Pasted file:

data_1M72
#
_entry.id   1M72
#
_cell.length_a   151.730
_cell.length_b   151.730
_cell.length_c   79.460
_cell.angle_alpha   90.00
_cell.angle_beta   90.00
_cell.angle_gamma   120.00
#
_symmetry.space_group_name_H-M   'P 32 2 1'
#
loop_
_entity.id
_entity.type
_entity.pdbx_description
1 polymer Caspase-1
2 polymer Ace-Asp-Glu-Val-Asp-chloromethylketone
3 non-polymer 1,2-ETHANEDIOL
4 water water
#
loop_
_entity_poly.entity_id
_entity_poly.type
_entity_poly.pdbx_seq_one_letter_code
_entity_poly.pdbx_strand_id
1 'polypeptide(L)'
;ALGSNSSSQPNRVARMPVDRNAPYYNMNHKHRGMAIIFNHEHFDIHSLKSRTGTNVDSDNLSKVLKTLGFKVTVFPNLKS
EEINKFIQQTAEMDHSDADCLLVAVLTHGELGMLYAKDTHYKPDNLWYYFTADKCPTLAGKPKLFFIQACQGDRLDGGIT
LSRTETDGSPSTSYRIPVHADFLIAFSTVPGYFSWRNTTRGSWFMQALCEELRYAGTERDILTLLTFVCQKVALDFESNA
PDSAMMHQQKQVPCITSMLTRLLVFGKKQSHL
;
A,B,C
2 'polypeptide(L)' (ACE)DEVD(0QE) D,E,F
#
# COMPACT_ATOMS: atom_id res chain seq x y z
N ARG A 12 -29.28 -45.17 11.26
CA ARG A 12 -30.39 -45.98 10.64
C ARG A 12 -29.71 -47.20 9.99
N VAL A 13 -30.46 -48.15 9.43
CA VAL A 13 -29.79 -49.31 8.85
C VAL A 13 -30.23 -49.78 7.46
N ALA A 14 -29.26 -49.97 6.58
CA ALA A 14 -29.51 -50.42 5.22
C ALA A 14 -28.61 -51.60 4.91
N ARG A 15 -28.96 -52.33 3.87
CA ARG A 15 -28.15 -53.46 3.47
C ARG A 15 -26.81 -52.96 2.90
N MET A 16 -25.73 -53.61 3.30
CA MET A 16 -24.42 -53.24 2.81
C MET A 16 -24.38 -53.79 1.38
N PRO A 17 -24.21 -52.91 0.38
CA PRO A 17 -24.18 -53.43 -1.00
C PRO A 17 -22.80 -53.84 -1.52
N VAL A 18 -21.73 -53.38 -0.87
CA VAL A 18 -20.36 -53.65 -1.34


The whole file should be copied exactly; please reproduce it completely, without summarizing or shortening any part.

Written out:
data_1M72
#
_entry.id   1M72
#
_cell.length_a   151.730
_cell.length_b   151.730
_cell.length_c   79.460
_cell.angle_alpha   90.00
_cell.angle_beta   90.00
_cell.angle_gamma   120.00
#
_symmetry.space_group_name_H-M   'P 32 2 1'
#
loop_
_entity.id
_entity.type
_entity.pdbx_description
1 polymer Caspase-1
2 polymer Ace-Asp-Glu-Val-Asp-chloromethylketone
3 non-polymer 1,2-ETHANEDIOL
4 water water
#
loop_
_entity_poly.entity_id
_entity_poly.type
_entity_poly.pdbx_seq_one_letter_code
_entity_poly.pdbx_strand_id
1 'polypeptide(L)'
;ALGSNSSSQPNRVARMPVDRNAPYYNMNHKHRGMAIIFNHEHFDIHSLKSRTGTNVDSDNLSKVLKTLGFKVTVFPNLKS
EEINKFIQQTAEMDHSDADCLLVAVLTHGELGMLYAKDTHYKPDNLWYYFTADKCPTLAGKPKLFFIQACQGDRLDGGIT
LSRTETDGSPSTSYRIPVHADFLIAFSTVPGYFSWRNTTRGSWFMQALCEELRYAGTERDILTLLTFVCQKVALDFESNA
PDSAMMHQQKQVPCITSMLTRLLVFGKKQSHL
;
A,B,C
2 'polypeptide(L)' (ACE)DEVD(0QE) D,E,F
#
# COMPACT_ATOMS: atom_id res chain seq x y z
N ARG A 12 -29.28 -45.17 11.26
CA ARG A 12 -30.39 -45.98 10.64
C ARG A 12 -29.71 -47.20 9.99
N VAL A 13 -30.46 -48.15 9.43
CA VAL A 13 -29.79 -49.31 8.85
C VAL A 13 -30.23 -49.78 7.46
N ALA A 14 -29.26 -49.97 6.58
CA ALA A 14 -29.51 -50.42 5.22
C ALA A 14 -28.61 -51.60 4.91
N ARG A 15 -28.96 -52.33 3.87
CA ARG A 15 -28.15 -53.46 3.47
C ARG A 15 -26.81 -52.96 2.90
N MET A 16 -25.73 -53.61 3.30
CA MET A 16 -24.42 -53.24 2.81
C MET A 16 -24.38 -53.79 1.38
N PRO A 17 -24.21 -52.91 0.38
CA PRO A 17 -24.18 -53.43 -1.00
C PRO A 17 -22.80 -53.84 -1.52
N VAL A 18 -21.73 -53.38 -0.87
CA VAL A 18 -20.36 -53.65 -1.34